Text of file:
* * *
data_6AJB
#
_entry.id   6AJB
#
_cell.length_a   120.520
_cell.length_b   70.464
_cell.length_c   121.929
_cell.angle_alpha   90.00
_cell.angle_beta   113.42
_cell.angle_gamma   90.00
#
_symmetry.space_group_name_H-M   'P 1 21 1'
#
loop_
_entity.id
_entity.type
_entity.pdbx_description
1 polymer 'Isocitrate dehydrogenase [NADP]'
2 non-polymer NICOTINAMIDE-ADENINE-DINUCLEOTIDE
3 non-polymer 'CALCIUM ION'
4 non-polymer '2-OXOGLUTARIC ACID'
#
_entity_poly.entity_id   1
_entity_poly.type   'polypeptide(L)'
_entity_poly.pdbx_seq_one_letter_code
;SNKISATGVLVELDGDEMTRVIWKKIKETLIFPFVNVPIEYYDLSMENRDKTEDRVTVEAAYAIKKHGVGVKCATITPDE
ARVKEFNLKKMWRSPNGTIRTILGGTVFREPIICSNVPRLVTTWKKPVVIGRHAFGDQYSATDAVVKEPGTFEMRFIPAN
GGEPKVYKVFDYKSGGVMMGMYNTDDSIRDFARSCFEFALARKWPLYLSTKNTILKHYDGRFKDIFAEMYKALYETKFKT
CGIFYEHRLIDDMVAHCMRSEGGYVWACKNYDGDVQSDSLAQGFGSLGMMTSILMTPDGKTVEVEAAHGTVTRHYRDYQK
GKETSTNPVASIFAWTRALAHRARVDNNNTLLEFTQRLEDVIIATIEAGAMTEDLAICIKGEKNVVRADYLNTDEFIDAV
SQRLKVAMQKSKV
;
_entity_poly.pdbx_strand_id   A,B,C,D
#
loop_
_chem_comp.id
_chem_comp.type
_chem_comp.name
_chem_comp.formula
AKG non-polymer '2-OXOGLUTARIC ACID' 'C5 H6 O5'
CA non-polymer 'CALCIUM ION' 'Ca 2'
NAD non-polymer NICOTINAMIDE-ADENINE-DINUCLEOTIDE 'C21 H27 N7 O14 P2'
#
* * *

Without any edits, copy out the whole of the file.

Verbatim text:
data_6AJB
#
_entry.id   6AJB
#
_cell.length_a   120.520
_cell.length_b   70.464
_cell.length_c   121.929
_cell.angle_alpha   90.00
_cell.angle_beta   113.42
_cell.angle_gamma   90.00
#
_symmetry.space_group_name_H-M   'P 1 21 1'
#
loop_
_entity.id
_entity.type
_entity.pdbx_description
1 polymer 'Isocitrate dehydrogenase [NADP]'
2 non-polymer NICOTINAMIDE-ADENINE-DINUCLEOTIDE
3 non-polymer 'CALCIUM ION'
4 non-polymer '2-OXOGLUTARIC ACID'
#
_entity_poly.entity_id   1
_entity_poly.type   'polypeptide(L)'
_entity_poly.pdbx_seq_one_letter_code
;SNKISATGVLVELDGDEMTRVIWKKIKETLIFPFVNVPIEYYDLSMENRDKTEDRVTVEAAYAIKKHGVGVKCATITPDE
ARVKEFNLKKMWRSPNGTIRTILGGTVFREPIICSNVPRLVTTWKKPVVIGRHAFGDQYSATDAVVKEPGTFEMRFIPAN
GGEPKVYKVFDYKSGGVMMGMYNTDDSIRDFARSCFEFALARKWPLYLSTKNTILKHYDGRFKDIFAEMYKALYETKFKT
CGIFYEHRLIDDMVAHCMRSEGGYVWACKNYDGDVQSDSLAQGFGSLGMMTSILMTPDGKTVEVEAAHGTVTRHYRDYQK
GKETSTNPVASIFAWTRALAHRARVDNNNTLLEFTQRLEDVIIATIEAGAMTEDLAICIKGEKNVVRADYLNTDEFIDAV
SQRLKVAMQKSKV
;
_entity_poly.pdbx_strand_id   A,B,C,D
#
loop_
_chem_comp.id
_chem_comp.type
_chem_comp.name
_chem_comp.formula
AKG non-polymer '2-OXOGLUTARIC ACID' 'C5 H6 O5'
CA non-polymer 'CALCIUM ION' 'Ca 2'
NAD non-polymer NICOTINAMIDE-ADENINE-DINUCLEOTIDE 'C21 H27 N7 O14 P2'
#